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BOOK REVIEW | The News Media at War: The Clash of Western and Arab Networks in the Middle East

News organizations are tested in many ways during war. Journalists covering combat must be knowledgeable and possess courage and resilience. Executives must commit the necessary resources, financial and other, to ensure comprehensive coverage. Editors and producers must familiarize themselves with the political and cultural background of the conflict to ensure their audience is provided with more than just superficial reporting.
These challenges were met with only limited success by the news media during the war in Iraq that began with the U.S. invasion in 2003. In The News Media at War, strategic communication expert Tarek Cherkaoui presents an excellent, provocative critique of Western (mostly American) and Arab coverage of that conflict.
“The news media” should not be viewed as a monolith. The identity of a news organization is shaped by financial, political, cultural, and other factors that are mostly unique to the society in which it is based. Cherkaoui focuses on how these characteristics affect framing, which he defines as “how a given news story is presented, and the related process of inclusion, exclusion, and emphasis, which is designed to make some portions of reality more salient than others.” (4) Many news consumers are profoundly affected by this, particularly in international news coverage, because they rely on news reports to fill in the often sizable gaps in their personal knowledge about distant events.
This is especially important during wartime, when a good-versus-evil dichotomy is so pronounced in news coverage, and when lives are at stake. As with many other aspects of the West’s perceptions of the Arab world, Orientalism affects framing, and during conflict Orientalist condescension slides easily into hatred. We can see this in how the term “terrorism” is used, for example. Cherkaoui notes that this “is a word which is deployed rhetorically and selectively for given purposes.” (60) Acts of terrorism are horrific, but the word leads to oversimplification and, in recent years, its selective use often lends to Orientalist labeling. It is useful to examine the incidents that are framed as acts of terrorism versus those that are not. Cherkaoui offers as an example the “attacks upon civilians in Nicaragua by the US-supported ‘contra’ rebels of the 1980s” that were “never denounced by mainstream media as terrorism.” He also notes that the 1982 massacre of Palestinian civilians in the Sabra and Shatilla camps “is rarely referred to as terrorist activity.” (60)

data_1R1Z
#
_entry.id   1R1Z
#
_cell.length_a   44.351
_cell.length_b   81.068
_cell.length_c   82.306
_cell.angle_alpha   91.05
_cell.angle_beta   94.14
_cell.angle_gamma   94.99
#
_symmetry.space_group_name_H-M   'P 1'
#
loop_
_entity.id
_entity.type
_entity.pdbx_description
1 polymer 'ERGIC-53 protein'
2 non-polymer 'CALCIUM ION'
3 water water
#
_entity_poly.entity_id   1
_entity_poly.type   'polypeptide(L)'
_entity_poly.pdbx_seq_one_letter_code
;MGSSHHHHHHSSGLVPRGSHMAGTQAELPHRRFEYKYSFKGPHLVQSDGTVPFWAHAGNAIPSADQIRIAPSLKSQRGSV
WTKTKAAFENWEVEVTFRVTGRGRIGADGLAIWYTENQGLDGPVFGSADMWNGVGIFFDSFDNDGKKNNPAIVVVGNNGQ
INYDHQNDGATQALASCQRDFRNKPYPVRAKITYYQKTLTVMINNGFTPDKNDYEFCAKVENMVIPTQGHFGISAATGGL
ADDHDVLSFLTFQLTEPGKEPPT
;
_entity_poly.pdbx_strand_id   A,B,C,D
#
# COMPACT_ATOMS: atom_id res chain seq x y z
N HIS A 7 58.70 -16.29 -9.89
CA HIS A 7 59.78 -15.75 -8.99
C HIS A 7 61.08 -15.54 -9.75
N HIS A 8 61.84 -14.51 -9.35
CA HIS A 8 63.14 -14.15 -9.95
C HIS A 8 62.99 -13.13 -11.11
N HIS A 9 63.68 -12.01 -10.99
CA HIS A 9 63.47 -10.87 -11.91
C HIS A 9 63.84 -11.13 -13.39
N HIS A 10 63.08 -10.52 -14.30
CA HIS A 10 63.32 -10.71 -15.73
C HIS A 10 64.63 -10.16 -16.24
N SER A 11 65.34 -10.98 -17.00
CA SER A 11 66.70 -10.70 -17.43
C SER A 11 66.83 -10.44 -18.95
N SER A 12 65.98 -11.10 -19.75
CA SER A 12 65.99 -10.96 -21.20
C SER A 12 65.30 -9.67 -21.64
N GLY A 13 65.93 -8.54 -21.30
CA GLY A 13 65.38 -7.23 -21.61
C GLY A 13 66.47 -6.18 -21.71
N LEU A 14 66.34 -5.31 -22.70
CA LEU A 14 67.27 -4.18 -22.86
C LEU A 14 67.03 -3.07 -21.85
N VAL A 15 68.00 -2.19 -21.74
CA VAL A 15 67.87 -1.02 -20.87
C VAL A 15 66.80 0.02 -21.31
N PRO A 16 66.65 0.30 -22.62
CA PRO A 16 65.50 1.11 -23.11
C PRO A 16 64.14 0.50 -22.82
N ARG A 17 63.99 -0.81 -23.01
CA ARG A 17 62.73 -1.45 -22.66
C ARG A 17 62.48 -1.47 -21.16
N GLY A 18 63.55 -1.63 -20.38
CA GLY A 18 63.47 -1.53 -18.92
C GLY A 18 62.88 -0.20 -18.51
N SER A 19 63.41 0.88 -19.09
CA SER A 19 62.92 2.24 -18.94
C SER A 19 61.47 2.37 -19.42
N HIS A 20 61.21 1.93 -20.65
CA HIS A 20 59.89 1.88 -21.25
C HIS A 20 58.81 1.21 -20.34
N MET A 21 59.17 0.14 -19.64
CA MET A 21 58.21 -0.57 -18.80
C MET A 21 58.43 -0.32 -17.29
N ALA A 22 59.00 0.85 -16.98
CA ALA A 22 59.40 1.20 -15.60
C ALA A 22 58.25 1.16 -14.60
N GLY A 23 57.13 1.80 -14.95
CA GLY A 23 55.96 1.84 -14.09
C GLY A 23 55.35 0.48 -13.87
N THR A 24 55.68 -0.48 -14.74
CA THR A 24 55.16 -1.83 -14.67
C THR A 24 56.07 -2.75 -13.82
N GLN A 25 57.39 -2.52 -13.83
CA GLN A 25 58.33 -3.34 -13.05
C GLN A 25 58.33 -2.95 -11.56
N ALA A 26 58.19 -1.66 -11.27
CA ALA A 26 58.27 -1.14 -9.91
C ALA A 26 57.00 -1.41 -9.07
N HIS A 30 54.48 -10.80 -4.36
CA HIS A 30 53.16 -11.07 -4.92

While Western media dominated global news dissemination, Arabs had few ways to articulate their own perspective on events. With the birth of the Al Jazeera satellite television channel in 1996 (and, before that, Egypt-based “Voice of the Arabs” radio), Arabs finally had the opportunity to view their lives through their own prism. This has contributed, writes Cherkaoui, to “communal consciousness and the reconstruction of Arab identity in the Arab world.” (101) Today, Arab satellite television channels offer a diverse array of choices for news. The perspectives may vary, but they all feature Arab journalism covering Arab news.
Cherkaoui analyzes the striking contrast between Al Jazeera and one of the West’s dominant television networks, CNN. After the attacks of September 11, 2001, the latter threw itself wholeheartedly into covering, with an implicitly approving tone, the growing militarization of American foreign policy.  Like many other American news organizations, CNN adopted the U.S. government’s dominant frame, which was, writes Cherkaoui, “the inevitability of war and America’s preparation for it. Within this frame, simple themes were repeated by military and political elites, especially the demonization of Saddam Hussein. Demonization served to channel negative feelings against the Iraqi nation.” (127)